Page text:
May 6, 2017
Investors nervous about old-guard U.S. retailers
May 6, 2017
A glance at the U.S. stock market's main measure for the health of retailers suggests all is well among those companies in the business of peddling stuff directly to consumers.
After all, the $1.16 trillion S&P 500 retail index .SPXRT has climbed nearly 13 percent this year to a record high, roughly double the 7 percent gain by the full S&P 500 .SPX.
That stalwart performance, however, has been delivered almost entirely by a clutch of new 'retailers' that now account for more than half of the value of the index: Amazon.com Inc, Netflix Inc and Priceline Group Inc. Moreover, it masks a broad slump in shares of traditional retailers having their lunch eaten by disrupters like Amazon in particular.
In fact, when the retail index's big three gainers are excluded, the group's aggregate value has gained a lackluster 1.3 percent this year and is some 8 percent shy of its high-water mark two years ago.
Against that backdrop, next week brings a fresh look at how that old guard of retail is holding up and whether a turn-around in their flagging share performance might be in the offing.
First-quarter earnings reports from Macy's Inc, Nordstrom Inc, Kohl's Corp and JCPenney Co Inc are expected to be sobering, but could shed some light on whether wrenching turn-around plans launched by some of them, including thousands of layoffs, are starting to bear fruit.
Overall corporate earnings for the first quarter have been strong, with growth for the entire S&P 500 pegged at 14.7 percent from a year earlier, the best since 2011, according to Thomson Reuters data. But the consumer discretionary sector .SPLRCD, which includes the department stores, is expected to show just 3.9 percent growth, albeit that is up from an estimated 1.4 percent a month ago.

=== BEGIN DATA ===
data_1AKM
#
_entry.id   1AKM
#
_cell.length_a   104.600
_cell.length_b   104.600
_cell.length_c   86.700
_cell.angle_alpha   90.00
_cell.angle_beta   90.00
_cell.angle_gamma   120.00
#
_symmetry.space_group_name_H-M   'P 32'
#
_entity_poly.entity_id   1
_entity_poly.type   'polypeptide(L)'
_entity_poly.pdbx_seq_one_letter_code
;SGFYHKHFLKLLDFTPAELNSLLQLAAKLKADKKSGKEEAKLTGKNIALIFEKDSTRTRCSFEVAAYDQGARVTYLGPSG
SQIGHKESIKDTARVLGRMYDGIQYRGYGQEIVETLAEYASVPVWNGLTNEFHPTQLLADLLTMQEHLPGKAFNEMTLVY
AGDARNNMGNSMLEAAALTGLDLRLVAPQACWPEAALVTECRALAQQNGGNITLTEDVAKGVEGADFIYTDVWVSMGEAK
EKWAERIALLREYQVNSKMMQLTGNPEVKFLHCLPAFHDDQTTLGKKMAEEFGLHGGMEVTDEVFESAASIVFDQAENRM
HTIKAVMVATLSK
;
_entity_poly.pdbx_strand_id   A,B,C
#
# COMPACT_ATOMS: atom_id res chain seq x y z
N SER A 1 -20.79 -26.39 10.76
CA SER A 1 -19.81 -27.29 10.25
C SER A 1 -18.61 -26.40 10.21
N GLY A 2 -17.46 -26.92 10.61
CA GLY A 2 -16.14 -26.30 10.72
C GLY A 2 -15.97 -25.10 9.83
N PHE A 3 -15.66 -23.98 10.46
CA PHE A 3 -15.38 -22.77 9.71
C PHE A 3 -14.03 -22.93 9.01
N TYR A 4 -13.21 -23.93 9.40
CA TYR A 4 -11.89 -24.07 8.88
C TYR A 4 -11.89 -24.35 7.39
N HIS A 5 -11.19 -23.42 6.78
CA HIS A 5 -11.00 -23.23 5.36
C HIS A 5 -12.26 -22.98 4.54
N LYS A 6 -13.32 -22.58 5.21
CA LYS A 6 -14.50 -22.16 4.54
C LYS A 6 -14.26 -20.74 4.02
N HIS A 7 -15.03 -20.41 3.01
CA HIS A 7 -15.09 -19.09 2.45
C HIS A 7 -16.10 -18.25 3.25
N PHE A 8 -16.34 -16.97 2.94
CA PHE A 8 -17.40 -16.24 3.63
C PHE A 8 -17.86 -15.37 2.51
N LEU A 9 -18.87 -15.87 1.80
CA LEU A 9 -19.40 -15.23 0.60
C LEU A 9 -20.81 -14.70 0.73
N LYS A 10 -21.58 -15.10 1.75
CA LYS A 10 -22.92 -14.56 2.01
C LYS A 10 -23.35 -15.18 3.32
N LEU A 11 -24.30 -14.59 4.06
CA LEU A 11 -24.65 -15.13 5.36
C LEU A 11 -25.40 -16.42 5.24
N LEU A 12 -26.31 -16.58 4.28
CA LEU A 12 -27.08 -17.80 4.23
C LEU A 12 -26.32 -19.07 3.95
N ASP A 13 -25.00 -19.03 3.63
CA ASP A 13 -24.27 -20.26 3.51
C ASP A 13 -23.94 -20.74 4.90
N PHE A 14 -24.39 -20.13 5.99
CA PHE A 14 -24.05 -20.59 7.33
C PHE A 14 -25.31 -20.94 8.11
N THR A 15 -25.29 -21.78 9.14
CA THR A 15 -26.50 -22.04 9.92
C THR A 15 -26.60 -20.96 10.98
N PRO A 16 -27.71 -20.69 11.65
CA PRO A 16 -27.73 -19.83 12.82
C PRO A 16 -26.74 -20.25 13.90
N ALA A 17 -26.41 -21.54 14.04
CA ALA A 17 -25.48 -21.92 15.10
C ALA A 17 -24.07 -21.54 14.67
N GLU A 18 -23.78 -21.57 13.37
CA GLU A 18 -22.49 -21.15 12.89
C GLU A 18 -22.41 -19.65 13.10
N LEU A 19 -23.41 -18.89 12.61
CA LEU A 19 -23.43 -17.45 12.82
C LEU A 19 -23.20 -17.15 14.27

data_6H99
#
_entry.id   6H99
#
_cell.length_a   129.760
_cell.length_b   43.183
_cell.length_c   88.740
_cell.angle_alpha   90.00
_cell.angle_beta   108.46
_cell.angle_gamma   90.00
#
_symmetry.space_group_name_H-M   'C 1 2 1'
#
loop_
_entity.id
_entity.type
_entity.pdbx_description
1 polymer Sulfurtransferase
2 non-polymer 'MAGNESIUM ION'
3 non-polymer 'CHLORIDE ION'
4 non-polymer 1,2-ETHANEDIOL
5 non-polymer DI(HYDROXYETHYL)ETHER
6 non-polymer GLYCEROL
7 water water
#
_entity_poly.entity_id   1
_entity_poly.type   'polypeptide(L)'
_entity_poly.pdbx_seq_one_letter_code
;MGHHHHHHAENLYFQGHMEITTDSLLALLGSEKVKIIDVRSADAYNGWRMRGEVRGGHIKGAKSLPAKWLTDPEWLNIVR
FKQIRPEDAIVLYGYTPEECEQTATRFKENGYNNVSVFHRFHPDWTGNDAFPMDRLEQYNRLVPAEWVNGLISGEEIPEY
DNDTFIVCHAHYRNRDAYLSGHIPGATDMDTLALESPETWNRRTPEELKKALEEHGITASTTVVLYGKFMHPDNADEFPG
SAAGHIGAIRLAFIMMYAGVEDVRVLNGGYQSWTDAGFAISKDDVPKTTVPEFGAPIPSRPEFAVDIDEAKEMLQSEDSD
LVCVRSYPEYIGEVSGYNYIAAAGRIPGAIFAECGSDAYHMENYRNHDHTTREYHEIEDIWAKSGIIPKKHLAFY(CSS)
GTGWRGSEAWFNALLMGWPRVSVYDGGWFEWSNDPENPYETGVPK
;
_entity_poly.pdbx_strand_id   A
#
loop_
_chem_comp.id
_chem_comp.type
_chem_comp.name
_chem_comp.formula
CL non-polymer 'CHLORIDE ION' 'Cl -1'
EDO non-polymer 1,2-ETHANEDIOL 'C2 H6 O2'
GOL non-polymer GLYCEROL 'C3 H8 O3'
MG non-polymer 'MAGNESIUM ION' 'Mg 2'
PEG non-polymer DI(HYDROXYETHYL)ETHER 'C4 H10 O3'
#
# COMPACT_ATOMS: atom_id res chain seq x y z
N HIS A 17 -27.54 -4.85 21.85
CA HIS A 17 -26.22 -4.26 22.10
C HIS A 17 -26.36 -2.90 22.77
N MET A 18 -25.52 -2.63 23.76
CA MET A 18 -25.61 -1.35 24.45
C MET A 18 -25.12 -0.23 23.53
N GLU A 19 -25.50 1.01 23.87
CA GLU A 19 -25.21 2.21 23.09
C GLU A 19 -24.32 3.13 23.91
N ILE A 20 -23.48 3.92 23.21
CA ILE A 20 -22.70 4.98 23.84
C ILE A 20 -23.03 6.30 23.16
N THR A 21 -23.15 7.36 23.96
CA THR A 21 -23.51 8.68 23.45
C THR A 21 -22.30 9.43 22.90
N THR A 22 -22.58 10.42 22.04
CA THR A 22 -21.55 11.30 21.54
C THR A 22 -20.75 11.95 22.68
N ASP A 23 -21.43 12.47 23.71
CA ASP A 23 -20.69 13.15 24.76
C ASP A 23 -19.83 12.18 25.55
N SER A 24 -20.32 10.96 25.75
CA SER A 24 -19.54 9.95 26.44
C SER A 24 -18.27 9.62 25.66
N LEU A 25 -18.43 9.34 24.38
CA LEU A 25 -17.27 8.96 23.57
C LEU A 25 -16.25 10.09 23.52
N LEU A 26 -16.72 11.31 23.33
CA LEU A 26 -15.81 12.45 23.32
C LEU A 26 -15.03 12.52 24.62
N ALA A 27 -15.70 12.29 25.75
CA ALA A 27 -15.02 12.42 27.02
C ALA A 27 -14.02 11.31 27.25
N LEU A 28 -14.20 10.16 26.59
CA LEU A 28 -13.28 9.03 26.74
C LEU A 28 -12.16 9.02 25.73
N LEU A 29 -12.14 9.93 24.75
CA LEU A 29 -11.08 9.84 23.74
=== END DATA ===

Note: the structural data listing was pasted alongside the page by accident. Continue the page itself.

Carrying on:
"The consumer for the most part seems OK. Not everywhere," said Tobias Levkovich, chief U.S. equity strategist at Citigroup.
But sales are expected to be middling for the department store chain names. Analysts caution, however, that traditional retailers may no longer be a true measure of consumer health as people have new ways to spend.
"There will probably be a knee-jerk reaction the wrong way when we hear some of those larger retailers come out and say foot traffic in the mall is terrible," said Art Hogan, chief market strategist at Wunderlich Securities in New York.
"Hopefully we don't start assuming that because people aren't going to Macy's the consumer is dead."
Far from it. The government's main measure of the health of consumer spending, the monthly retail sales report due out Friday, is expected to show overall retail sales snapped back in April after two straight declines.
Of the big four retail names set to report next week, only Nordstrom is forecast to post an increase in earnings per share, and that by just 2.8 percent, according to estimates from Thomson Reuters I/B/E/S.
Macy's profit per share is seen sliding 13.5 percent and Kohl's is expected to drop 6.4 percent. JCPenney, which posted its first quarterly profit in three years in last year's fourth quarter, is seen sliding back to a loss.
"There's a lot of headline risk attached to retailers so we're not a big fan of owning a lot of the brick and mortar mass retailers right now," said Nathan Thooft, senior managing director, at Manulife Asset Management in Boston.
Indeed, all four of those reporting next week have lagged both their own peer group and the wider market so far this year. While Nordstrom is at least in the black with a modest 2 percent gain, Macy's and Kohl's have both tumbled about 19 percent. JCPenney, no longer a member of the S&P 500 retail group, has plunged 34 percent.
As Manulife's Thooft puts it: "The valuations are starting to get interesting, but at the same time you can't dismiss the fact you have the Amazons of the world and the shift of the consumer to be able to purchase more and more items online."
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